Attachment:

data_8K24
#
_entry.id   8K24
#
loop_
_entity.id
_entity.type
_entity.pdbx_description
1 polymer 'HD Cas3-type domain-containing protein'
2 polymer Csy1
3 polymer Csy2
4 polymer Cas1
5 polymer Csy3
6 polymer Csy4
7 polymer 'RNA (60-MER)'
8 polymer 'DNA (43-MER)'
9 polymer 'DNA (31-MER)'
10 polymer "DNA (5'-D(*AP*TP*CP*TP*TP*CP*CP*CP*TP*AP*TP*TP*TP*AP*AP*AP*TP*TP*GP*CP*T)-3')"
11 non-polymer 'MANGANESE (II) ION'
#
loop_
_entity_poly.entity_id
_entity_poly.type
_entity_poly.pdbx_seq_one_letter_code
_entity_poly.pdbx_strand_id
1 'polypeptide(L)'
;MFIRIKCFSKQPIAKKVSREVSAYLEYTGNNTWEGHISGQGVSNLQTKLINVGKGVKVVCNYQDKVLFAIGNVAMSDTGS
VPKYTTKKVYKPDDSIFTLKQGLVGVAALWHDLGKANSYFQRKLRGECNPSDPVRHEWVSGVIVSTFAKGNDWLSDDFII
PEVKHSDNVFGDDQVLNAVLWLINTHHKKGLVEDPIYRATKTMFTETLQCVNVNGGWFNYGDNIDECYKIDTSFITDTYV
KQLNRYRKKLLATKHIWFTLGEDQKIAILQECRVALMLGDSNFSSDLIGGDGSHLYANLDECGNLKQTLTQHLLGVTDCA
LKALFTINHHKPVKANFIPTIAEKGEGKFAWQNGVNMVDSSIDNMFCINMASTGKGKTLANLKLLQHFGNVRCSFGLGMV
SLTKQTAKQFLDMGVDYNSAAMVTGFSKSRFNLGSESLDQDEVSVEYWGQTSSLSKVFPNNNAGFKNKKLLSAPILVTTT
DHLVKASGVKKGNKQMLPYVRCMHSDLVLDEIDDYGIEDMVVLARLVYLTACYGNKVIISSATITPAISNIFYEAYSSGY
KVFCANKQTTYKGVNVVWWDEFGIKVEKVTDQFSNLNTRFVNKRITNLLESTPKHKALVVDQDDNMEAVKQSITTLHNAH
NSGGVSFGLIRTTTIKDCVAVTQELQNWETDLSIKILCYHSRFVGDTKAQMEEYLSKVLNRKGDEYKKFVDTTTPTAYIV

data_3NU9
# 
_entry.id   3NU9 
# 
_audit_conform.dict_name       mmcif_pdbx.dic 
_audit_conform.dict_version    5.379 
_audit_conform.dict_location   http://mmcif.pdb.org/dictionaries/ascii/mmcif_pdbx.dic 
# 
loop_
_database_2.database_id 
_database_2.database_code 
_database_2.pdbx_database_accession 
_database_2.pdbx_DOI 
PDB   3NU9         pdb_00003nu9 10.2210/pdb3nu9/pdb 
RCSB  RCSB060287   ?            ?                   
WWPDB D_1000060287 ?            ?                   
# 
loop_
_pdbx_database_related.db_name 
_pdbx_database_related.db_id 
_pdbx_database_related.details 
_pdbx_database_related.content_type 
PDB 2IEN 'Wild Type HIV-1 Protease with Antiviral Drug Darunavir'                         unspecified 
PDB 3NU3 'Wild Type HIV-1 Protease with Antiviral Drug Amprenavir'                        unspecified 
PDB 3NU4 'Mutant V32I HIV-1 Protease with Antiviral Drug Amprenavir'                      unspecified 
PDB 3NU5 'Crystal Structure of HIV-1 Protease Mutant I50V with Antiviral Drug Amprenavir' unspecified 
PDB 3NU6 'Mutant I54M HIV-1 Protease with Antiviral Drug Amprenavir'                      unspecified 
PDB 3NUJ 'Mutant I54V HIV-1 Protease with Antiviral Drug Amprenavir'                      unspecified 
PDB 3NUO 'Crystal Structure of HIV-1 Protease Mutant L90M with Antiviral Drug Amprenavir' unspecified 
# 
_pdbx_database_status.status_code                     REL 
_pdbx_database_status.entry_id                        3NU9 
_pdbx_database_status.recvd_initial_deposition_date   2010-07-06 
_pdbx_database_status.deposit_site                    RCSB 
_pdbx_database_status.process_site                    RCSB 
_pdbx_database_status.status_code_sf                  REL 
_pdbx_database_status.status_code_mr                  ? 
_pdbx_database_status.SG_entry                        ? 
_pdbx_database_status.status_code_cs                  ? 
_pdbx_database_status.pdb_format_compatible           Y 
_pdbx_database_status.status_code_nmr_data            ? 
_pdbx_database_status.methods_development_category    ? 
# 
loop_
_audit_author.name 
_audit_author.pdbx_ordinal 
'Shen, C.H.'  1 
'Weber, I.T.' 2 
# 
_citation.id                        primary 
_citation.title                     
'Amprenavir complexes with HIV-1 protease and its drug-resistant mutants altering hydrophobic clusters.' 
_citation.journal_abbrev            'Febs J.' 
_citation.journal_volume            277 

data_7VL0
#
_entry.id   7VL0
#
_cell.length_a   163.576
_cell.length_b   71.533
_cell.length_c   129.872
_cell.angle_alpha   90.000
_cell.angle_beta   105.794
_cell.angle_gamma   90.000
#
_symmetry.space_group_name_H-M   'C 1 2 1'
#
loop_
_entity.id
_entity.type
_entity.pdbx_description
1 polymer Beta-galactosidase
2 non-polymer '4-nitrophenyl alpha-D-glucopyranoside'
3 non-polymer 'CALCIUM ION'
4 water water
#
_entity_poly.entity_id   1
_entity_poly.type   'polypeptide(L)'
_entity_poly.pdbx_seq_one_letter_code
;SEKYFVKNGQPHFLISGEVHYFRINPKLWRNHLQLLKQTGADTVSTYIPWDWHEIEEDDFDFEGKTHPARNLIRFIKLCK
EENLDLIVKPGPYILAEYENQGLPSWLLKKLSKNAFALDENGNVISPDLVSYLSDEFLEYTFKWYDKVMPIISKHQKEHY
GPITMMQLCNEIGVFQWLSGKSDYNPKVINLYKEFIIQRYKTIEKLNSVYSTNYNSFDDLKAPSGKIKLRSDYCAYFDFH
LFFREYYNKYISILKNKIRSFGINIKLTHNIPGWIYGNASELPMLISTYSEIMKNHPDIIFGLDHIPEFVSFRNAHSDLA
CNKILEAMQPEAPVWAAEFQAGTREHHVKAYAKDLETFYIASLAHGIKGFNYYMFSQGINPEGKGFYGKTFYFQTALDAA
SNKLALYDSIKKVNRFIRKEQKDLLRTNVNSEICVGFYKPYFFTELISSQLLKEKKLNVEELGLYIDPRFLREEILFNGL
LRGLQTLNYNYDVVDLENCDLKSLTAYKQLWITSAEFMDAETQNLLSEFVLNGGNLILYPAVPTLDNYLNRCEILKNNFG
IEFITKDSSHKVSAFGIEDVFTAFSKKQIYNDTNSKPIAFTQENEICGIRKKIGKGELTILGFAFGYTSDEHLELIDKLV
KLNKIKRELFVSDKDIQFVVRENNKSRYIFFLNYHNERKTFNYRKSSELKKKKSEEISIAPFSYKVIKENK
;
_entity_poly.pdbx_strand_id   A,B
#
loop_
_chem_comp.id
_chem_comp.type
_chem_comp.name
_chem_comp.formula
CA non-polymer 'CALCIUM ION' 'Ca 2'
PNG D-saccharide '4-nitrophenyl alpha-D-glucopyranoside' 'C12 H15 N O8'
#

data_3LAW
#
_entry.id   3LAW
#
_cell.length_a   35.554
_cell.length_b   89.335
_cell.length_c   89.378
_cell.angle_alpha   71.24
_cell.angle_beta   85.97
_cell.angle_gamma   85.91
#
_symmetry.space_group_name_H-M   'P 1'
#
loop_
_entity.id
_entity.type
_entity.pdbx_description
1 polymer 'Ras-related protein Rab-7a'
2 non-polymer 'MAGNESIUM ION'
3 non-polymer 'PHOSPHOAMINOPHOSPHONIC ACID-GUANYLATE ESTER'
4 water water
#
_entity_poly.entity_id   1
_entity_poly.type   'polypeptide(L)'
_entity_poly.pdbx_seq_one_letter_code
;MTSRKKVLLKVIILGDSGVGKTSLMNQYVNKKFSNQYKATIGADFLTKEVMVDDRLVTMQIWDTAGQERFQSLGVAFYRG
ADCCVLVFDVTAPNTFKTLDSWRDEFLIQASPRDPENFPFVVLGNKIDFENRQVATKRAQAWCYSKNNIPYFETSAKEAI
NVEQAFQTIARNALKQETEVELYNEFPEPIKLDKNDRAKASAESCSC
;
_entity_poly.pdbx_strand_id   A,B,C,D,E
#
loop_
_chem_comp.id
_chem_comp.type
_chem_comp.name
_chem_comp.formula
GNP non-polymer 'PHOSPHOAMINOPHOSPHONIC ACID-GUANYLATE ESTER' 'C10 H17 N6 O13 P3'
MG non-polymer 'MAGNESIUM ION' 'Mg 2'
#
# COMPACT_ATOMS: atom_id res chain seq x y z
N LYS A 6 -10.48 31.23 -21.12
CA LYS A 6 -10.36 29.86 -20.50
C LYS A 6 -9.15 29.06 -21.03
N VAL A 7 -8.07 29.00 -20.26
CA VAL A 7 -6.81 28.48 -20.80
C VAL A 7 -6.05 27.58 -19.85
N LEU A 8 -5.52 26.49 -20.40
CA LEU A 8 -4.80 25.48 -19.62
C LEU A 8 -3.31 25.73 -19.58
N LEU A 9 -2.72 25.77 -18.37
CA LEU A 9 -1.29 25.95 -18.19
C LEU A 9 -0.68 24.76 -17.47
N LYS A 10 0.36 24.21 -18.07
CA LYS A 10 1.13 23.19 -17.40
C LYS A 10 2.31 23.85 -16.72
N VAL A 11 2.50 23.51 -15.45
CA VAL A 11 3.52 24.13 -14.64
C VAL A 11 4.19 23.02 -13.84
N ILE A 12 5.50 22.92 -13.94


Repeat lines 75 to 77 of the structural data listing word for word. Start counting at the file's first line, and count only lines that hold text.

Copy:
_pdbx_database_status.pdb_format_compatible           Y 
_pdbx_database_status.status_code_nmr_data            ? 
_pdbx_database_status.methods_development_category    ? 